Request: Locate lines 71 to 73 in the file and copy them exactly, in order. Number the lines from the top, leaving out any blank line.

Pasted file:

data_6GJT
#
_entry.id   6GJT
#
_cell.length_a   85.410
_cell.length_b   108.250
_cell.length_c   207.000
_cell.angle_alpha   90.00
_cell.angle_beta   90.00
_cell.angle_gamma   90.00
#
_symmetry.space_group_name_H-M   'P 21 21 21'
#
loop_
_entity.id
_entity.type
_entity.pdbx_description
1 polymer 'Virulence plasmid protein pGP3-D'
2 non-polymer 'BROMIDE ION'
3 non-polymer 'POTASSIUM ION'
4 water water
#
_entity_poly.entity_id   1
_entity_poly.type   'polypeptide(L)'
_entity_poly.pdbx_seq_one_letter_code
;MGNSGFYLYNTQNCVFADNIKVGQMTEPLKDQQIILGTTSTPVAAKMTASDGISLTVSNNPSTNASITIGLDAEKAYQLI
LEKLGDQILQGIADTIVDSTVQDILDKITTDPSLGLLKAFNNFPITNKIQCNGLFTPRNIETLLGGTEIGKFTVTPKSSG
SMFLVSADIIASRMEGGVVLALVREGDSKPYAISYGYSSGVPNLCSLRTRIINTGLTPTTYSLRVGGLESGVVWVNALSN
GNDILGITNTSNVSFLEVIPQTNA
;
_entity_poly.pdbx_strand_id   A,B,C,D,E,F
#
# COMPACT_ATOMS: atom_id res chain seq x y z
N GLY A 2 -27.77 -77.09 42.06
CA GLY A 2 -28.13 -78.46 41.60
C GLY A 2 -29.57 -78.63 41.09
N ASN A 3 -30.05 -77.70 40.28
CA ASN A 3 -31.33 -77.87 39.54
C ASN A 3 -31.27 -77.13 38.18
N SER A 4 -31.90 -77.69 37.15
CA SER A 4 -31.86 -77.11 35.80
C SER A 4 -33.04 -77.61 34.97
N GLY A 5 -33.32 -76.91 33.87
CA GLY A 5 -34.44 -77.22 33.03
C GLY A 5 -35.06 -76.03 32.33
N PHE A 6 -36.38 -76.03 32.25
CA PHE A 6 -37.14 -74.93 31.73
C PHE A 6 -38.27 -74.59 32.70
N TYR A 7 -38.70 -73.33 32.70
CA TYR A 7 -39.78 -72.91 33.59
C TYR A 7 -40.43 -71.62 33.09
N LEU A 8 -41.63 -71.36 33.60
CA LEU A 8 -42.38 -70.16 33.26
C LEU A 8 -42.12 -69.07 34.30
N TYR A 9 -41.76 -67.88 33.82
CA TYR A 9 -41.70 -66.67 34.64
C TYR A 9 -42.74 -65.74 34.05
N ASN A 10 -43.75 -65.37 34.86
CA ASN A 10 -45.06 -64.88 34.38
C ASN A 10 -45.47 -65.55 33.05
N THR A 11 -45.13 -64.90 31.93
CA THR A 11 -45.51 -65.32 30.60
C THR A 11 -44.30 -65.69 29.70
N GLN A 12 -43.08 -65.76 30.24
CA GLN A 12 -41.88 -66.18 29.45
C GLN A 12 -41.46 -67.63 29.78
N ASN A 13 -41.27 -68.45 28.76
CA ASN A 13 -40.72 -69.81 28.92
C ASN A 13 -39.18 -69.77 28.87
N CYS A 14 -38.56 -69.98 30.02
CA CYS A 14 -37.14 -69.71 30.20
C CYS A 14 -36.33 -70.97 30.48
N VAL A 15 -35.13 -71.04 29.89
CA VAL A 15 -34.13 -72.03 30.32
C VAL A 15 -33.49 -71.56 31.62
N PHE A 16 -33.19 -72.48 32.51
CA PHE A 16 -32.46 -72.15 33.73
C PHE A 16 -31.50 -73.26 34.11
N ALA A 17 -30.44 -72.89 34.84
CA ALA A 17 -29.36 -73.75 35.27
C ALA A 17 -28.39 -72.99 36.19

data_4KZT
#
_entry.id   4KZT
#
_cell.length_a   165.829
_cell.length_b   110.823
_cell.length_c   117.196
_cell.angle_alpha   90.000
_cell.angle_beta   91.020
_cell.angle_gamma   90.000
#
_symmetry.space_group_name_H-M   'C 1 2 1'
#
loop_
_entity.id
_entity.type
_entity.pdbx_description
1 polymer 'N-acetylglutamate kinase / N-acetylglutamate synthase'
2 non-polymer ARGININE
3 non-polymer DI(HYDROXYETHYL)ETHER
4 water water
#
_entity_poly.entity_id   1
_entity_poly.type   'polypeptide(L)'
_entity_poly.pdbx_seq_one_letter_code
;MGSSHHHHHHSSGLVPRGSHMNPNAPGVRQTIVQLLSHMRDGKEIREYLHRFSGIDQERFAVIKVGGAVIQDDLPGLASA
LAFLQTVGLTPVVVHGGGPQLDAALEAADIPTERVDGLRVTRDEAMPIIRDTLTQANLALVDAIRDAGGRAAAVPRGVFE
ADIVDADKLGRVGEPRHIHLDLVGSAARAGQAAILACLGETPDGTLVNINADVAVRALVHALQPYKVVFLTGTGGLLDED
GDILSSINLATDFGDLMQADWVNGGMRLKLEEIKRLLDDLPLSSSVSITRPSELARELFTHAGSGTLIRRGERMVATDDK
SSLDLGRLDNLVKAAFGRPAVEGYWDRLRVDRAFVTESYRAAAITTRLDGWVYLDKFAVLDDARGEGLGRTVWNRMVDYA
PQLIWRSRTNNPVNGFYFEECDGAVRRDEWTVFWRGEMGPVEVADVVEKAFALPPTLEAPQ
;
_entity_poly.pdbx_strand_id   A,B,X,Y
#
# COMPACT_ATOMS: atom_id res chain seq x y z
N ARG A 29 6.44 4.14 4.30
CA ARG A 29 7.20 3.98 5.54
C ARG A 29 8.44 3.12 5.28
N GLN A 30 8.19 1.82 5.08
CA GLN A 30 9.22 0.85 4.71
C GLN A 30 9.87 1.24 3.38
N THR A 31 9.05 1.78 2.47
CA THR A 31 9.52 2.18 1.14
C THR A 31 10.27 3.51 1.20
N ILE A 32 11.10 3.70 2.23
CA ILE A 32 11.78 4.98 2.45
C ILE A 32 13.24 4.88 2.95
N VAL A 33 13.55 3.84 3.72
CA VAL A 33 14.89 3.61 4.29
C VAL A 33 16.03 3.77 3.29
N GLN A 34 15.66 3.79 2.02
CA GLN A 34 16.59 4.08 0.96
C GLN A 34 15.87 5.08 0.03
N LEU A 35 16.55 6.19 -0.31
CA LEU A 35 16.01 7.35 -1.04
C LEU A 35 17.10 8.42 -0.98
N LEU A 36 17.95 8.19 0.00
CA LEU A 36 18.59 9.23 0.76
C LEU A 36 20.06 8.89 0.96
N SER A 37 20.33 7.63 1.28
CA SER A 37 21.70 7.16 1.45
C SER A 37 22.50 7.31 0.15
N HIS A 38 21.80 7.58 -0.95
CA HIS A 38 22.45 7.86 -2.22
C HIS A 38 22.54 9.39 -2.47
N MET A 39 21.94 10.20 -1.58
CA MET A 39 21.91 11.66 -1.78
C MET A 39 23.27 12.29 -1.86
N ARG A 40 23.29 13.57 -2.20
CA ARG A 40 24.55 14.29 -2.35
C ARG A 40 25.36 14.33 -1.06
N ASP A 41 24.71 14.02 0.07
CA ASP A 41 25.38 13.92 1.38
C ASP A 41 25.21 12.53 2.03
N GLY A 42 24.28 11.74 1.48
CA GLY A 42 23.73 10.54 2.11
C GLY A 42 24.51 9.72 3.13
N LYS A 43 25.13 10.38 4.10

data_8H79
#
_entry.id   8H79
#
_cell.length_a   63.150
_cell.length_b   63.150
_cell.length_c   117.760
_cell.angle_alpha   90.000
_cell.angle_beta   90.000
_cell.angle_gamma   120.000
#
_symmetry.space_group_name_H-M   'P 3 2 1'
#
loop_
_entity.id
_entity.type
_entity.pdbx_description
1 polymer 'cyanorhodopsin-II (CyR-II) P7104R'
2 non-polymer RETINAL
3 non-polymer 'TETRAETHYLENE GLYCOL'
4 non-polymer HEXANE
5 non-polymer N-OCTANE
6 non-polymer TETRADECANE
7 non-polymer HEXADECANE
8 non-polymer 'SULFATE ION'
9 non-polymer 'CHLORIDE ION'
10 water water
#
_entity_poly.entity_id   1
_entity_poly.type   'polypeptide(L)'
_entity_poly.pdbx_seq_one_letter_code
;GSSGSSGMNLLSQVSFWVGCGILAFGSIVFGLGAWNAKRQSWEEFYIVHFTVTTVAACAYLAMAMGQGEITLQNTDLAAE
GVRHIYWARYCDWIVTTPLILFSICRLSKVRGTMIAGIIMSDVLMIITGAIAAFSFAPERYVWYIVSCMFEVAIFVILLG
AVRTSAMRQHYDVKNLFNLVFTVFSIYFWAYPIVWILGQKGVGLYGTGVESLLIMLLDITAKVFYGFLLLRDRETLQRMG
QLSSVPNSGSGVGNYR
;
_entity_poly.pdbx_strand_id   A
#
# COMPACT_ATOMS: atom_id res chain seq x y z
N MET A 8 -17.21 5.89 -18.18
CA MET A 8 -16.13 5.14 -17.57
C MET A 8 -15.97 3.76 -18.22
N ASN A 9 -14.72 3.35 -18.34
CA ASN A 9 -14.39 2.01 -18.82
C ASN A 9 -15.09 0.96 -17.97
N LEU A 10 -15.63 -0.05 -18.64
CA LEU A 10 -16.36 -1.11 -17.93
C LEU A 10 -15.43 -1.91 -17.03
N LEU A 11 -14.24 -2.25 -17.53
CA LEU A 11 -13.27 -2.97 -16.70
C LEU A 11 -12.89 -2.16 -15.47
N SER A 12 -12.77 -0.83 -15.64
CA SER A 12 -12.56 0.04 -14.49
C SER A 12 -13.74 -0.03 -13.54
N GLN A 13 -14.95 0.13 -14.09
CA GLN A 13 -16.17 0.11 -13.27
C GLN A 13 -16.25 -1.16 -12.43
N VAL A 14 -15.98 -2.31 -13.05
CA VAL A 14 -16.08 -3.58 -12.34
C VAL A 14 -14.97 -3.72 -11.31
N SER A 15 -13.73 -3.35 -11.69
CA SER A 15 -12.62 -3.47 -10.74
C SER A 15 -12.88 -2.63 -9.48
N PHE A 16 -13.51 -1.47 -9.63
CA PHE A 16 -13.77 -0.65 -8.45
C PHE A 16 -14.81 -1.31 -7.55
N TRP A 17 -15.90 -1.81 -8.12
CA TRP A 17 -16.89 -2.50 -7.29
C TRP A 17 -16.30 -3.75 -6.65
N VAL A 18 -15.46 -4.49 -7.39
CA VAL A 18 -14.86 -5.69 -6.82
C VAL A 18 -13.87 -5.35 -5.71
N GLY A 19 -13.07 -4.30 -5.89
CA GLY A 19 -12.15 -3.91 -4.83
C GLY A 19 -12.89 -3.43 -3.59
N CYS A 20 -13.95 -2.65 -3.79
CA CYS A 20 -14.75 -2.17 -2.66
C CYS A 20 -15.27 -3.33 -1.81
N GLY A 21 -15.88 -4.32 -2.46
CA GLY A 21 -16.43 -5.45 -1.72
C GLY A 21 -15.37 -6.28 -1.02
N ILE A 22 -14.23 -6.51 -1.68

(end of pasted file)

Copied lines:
CA CYS A 14 -37.14 -69.71 30.20
C CYS A 14 -36.33 -70.97 30.48
N VAL A 15 -35.13 -71.04 29.89